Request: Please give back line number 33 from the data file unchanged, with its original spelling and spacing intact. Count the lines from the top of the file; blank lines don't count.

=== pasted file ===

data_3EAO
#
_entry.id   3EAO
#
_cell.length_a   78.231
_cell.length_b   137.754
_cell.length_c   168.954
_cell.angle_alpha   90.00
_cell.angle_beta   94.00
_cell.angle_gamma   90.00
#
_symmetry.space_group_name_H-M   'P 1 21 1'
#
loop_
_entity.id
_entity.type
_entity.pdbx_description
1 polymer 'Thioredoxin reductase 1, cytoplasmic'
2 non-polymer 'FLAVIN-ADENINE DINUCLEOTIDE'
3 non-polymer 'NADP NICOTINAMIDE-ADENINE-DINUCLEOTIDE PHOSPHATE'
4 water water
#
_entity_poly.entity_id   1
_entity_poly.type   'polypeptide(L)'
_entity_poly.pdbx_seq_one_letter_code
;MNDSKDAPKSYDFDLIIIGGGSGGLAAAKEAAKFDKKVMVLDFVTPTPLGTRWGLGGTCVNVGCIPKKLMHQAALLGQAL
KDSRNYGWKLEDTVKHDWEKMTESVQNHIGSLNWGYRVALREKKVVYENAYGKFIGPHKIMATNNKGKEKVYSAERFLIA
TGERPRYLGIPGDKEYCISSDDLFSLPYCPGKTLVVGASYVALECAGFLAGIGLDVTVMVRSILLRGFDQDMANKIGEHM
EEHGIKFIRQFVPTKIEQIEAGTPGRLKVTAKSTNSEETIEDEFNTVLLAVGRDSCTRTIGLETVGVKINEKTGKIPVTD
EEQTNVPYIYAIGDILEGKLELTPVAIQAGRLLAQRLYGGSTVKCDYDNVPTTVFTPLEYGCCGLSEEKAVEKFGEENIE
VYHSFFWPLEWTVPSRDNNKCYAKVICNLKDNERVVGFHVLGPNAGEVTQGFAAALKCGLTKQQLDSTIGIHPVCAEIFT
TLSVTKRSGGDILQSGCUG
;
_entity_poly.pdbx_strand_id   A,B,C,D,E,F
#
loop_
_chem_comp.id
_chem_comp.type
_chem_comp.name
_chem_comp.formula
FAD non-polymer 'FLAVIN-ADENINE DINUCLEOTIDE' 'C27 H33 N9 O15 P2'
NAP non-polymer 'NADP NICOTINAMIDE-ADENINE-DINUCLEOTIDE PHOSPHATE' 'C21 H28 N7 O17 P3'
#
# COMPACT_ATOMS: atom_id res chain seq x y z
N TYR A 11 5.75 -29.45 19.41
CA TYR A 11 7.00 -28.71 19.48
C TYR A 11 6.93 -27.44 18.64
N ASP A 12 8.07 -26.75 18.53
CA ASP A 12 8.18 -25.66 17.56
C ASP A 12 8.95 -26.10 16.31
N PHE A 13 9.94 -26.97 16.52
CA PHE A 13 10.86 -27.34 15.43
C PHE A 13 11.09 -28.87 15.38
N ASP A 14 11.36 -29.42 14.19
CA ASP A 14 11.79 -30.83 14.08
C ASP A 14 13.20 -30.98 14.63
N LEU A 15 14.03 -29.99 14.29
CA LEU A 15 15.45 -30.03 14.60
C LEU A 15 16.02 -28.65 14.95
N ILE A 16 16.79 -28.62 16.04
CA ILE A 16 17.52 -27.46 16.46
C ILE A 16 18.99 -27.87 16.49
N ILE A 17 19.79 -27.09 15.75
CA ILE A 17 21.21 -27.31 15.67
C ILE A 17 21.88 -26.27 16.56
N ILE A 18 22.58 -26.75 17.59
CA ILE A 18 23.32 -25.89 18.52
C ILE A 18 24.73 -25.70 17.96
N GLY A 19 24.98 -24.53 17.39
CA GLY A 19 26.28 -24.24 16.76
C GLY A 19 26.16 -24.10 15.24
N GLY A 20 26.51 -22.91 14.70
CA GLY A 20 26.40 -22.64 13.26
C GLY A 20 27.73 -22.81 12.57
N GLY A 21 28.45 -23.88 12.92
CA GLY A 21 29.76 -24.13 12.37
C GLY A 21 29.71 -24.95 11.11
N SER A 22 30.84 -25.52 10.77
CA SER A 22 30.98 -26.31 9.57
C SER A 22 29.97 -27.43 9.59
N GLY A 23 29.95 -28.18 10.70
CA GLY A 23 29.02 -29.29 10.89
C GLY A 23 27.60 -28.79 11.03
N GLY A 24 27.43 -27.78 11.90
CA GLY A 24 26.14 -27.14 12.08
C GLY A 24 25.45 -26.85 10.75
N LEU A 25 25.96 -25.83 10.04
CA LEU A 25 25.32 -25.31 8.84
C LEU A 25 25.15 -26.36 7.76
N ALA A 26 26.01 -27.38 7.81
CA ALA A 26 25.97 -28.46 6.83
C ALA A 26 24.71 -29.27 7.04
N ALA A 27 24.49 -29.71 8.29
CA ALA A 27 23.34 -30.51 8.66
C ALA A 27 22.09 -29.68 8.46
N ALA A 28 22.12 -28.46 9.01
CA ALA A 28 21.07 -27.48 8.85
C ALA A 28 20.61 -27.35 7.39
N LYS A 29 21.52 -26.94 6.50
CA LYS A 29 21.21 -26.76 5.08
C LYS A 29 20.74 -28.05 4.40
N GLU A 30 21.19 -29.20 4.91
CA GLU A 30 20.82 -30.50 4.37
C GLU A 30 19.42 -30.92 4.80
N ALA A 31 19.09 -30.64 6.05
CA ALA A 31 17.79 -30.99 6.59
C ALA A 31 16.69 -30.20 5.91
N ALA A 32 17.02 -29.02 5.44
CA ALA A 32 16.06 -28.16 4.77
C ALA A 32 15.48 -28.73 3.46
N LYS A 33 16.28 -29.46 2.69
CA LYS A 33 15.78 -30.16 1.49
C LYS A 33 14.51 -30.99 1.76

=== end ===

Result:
;